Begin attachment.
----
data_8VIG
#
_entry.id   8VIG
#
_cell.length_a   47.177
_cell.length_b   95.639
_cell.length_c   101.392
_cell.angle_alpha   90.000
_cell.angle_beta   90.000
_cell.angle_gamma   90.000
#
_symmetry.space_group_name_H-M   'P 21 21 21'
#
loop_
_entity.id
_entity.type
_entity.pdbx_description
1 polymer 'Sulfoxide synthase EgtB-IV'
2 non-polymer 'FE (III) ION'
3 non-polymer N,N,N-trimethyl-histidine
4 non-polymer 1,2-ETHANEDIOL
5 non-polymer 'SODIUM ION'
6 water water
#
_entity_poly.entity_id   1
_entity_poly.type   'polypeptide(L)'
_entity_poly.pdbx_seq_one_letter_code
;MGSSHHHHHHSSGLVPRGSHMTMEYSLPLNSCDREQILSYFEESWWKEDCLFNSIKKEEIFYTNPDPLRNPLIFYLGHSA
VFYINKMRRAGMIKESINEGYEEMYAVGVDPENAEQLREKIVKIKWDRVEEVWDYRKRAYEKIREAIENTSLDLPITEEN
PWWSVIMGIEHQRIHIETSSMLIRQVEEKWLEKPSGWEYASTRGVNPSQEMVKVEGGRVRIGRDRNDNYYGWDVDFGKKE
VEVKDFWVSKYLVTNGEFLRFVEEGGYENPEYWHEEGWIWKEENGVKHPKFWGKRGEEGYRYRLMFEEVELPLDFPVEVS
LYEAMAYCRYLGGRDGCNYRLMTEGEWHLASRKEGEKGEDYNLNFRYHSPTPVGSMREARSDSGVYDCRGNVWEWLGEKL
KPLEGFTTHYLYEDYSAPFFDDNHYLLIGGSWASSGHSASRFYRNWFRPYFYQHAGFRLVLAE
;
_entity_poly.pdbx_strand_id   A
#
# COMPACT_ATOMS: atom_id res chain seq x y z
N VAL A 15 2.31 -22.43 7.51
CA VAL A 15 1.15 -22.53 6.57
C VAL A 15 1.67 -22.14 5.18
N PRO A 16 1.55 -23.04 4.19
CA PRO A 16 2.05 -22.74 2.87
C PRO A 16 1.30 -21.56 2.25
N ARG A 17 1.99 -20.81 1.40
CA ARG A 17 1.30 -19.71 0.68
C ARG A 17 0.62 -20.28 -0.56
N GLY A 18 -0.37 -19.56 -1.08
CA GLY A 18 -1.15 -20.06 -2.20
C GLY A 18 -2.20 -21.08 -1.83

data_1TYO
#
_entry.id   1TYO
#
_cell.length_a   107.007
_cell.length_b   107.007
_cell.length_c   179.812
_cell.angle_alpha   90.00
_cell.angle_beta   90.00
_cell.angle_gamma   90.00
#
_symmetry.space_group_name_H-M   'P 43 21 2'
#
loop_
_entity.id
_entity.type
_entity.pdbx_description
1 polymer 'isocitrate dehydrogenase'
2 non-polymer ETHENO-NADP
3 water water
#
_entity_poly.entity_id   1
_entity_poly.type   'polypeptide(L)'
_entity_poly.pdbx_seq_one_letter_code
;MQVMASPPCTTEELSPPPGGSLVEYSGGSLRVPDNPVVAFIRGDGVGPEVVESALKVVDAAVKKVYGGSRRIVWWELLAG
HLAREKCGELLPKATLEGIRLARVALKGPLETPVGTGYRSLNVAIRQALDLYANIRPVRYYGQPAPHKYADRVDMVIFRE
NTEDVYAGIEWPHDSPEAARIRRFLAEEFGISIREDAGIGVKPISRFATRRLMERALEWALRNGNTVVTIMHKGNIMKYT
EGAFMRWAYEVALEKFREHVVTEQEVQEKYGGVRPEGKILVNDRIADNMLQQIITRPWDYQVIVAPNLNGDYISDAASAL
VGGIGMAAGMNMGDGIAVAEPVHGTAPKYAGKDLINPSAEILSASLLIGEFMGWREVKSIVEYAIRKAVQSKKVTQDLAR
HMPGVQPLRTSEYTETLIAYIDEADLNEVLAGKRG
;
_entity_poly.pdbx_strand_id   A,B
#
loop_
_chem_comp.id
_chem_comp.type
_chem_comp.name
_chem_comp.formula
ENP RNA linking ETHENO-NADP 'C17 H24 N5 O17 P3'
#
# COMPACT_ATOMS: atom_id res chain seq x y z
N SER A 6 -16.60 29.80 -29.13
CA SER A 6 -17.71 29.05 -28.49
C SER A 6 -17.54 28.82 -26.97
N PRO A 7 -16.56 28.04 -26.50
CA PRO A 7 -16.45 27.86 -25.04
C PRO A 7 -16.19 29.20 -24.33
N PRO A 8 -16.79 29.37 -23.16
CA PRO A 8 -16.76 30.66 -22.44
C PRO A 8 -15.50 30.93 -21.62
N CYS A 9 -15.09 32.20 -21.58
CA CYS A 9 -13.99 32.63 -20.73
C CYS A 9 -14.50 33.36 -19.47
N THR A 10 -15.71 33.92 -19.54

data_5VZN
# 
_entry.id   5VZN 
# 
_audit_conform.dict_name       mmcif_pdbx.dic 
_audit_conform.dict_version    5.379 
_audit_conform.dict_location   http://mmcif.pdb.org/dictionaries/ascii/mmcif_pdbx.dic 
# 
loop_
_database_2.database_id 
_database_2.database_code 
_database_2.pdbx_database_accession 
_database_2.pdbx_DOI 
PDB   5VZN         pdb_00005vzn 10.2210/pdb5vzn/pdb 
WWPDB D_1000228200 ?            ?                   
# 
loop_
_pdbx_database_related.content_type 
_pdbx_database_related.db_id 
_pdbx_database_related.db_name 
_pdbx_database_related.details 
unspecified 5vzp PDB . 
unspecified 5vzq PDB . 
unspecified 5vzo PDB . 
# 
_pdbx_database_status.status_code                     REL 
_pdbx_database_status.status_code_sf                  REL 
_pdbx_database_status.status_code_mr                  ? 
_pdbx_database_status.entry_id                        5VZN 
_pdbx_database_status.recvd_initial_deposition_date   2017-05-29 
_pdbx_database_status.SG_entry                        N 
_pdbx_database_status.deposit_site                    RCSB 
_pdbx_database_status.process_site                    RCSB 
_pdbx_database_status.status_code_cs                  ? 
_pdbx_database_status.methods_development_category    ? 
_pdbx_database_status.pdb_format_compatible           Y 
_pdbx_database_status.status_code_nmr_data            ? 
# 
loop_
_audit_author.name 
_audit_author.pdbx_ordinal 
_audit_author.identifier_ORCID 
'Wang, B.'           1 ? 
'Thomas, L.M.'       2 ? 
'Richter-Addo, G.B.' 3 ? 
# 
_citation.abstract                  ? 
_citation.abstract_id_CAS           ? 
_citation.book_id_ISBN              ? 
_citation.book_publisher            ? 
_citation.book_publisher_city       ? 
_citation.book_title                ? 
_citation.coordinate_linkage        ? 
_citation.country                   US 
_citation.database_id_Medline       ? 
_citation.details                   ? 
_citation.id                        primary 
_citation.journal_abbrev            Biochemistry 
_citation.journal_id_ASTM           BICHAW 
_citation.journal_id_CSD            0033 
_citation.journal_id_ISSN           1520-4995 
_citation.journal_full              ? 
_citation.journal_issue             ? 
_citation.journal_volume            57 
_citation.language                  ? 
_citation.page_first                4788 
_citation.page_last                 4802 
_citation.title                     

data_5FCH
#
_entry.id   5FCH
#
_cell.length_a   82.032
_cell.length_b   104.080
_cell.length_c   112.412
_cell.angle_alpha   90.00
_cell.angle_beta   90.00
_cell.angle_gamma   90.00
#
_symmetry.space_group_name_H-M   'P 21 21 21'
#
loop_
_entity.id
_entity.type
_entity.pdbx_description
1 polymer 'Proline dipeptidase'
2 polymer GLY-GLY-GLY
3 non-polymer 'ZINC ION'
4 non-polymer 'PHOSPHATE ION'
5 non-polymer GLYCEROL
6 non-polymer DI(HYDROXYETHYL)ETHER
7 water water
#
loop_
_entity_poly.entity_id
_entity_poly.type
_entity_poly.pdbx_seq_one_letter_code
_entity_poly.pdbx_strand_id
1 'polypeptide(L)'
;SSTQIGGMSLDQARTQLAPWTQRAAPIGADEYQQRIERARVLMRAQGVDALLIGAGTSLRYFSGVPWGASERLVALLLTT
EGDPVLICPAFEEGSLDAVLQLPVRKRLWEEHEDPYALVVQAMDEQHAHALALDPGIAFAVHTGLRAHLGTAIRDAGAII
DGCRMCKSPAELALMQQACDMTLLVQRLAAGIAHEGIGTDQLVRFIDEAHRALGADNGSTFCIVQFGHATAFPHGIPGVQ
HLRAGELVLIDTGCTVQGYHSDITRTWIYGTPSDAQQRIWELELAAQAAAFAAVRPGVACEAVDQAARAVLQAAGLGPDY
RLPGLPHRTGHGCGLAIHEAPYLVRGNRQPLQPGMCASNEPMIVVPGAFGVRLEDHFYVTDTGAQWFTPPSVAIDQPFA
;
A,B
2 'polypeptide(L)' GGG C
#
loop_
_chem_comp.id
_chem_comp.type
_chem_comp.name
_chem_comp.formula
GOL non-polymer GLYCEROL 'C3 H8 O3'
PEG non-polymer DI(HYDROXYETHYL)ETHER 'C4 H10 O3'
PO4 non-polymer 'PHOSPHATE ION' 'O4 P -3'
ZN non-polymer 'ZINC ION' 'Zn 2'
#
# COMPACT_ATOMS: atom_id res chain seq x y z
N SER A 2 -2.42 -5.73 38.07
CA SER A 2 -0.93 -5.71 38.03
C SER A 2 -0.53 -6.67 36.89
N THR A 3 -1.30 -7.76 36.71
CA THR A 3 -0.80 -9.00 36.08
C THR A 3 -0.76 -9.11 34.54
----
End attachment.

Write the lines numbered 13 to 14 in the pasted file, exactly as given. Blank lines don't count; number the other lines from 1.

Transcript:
#
loop_